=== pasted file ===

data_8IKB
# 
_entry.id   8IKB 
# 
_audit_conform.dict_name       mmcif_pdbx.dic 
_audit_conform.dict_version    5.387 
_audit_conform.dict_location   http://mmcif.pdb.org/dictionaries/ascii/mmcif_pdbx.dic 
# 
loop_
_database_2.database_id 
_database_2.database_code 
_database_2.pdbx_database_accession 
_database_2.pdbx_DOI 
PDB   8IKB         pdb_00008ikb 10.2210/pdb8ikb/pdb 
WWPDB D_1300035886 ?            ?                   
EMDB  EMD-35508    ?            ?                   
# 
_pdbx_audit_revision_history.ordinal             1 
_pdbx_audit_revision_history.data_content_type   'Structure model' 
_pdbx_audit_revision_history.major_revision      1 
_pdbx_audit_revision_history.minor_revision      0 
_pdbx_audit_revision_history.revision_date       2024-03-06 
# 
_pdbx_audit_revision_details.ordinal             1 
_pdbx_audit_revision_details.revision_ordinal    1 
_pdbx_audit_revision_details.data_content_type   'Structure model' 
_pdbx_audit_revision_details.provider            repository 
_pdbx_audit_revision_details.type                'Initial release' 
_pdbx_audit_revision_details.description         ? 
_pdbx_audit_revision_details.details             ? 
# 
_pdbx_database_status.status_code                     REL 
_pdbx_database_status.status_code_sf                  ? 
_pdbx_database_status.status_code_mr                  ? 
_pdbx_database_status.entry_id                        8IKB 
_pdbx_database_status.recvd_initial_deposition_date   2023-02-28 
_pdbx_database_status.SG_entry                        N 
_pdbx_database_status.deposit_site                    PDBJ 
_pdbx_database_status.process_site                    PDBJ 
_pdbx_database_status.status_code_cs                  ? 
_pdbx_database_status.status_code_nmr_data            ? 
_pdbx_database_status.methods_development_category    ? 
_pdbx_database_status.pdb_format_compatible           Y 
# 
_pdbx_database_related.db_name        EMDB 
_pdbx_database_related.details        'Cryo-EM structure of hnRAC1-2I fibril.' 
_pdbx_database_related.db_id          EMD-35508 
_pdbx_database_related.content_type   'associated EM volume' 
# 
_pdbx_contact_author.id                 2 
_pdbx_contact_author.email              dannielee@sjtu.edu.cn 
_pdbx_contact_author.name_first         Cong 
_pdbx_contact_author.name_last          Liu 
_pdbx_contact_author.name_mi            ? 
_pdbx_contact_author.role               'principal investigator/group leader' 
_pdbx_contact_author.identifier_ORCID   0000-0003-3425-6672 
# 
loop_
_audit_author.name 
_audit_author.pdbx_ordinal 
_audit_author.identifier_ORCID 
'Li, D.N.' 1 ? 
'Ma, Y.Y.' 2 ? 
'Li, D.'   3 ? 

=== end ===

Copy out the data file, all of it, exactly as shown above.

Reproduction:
data_8IKB
# 
_entry.id   8IKB 
# 
_audit_conform.dict_name       mmcif_pdbx.dic 
_audit_conform.dict_version    5.387 
_audit_conform.dict_location   http://mmcif.pdb.org/dictionaries/ascii/mmcif_pdbx.dic 
# 
loop_
_database_2.database_id 
_database_2.database_code 
_database_2.pdbx_database_accession 
_database_2.pdbx_DOI 
PDB   8IKB         pdb_00008ikb 10.2210/pdb8ikb/pdb 
WWPDB D_1300035886 ?            ?                   
EMDB  EMD-35508    ?            ?                   
# 
_pdbx_audit_revision_history.ordinal             1 
_pdbx_audit_revision_history.data_content_type   'Structure model' 
_pdbx_audit_revision_history.major_revision      1 
_pdbx_audit_revision_history.minor_revision      0 
_pdbx_audit_revision_history.revision_date       2024-03-06 
# 
_pdbx_audit_revision_details.ordinal             1 
_pdbx_audit_revision_details.revision_ordinal    1 
_pdbx_audit_revision_details.data_content_type   'Structure model' 
_pdbx_audit_revision_details.provider            repository 
_pdbx_audit_revision_details.type                'Initial release' 
_pdbx_audit_revision_details.description         ? 
_pdbx_audit_revision_details.details             ? 
# 
_pdbx_database_status.status_code                     REL 
_pdbx_database_status.status_code_sf                  ? 
_pdbx_database_status.status_code_mr                  ? 
_pdbx_database_status.entry_id                        8IKB 
_pdbx_database_status.recvd_initial_deposition_date   2023-02-28 
_pdbx_database_status.SG_entry                        N 
_pdbx_database_status.deposit_site                    PDBJ 
_pdbx_database_status.process_site                    PDBJ 
_pdbx_database_status.status_code_cs                  ? 
_pdbx_database_status.status_code_nmr_data            ? 
_pdbx_database_status.methods_development_category    ? 
_pdbx_database_status.pdb_format_compatible           Y 
# 
_pdbx_database_related.db_name        EMDB 
_pdbx_database_related.details        'Cryo-EM structure of hnRAC1-2I fibril.' 
_pdbx_database_related.db_id          EMD-35508 
_pdbx_database_related.content_type   'associated EM volume' 
# 
_pdbx_contact_author.id                 2 
_pdbx_contact_author.email              dannielee@sjtu.edu.cn 
_pdbx_contact_author.name_first         Cong 
_pdbx_contact_author.name_last          Liu 
_pdbx_contact_author.name_mi            ? 
_pdbx_contact_author.role               'principal investigator/group leader' 
_pdbx_contact_author.identifier_ORCID   0000-0003-3425-6672 
# 
loop_
_audit_author.name 
_audit_author.pdbx_ordinal 
_audit_author.identifier_ORCID 
'Li, D.N.' 1 ? 
'Ma, Y.Y.' 2 ? 
'Li, D.'   3 ? 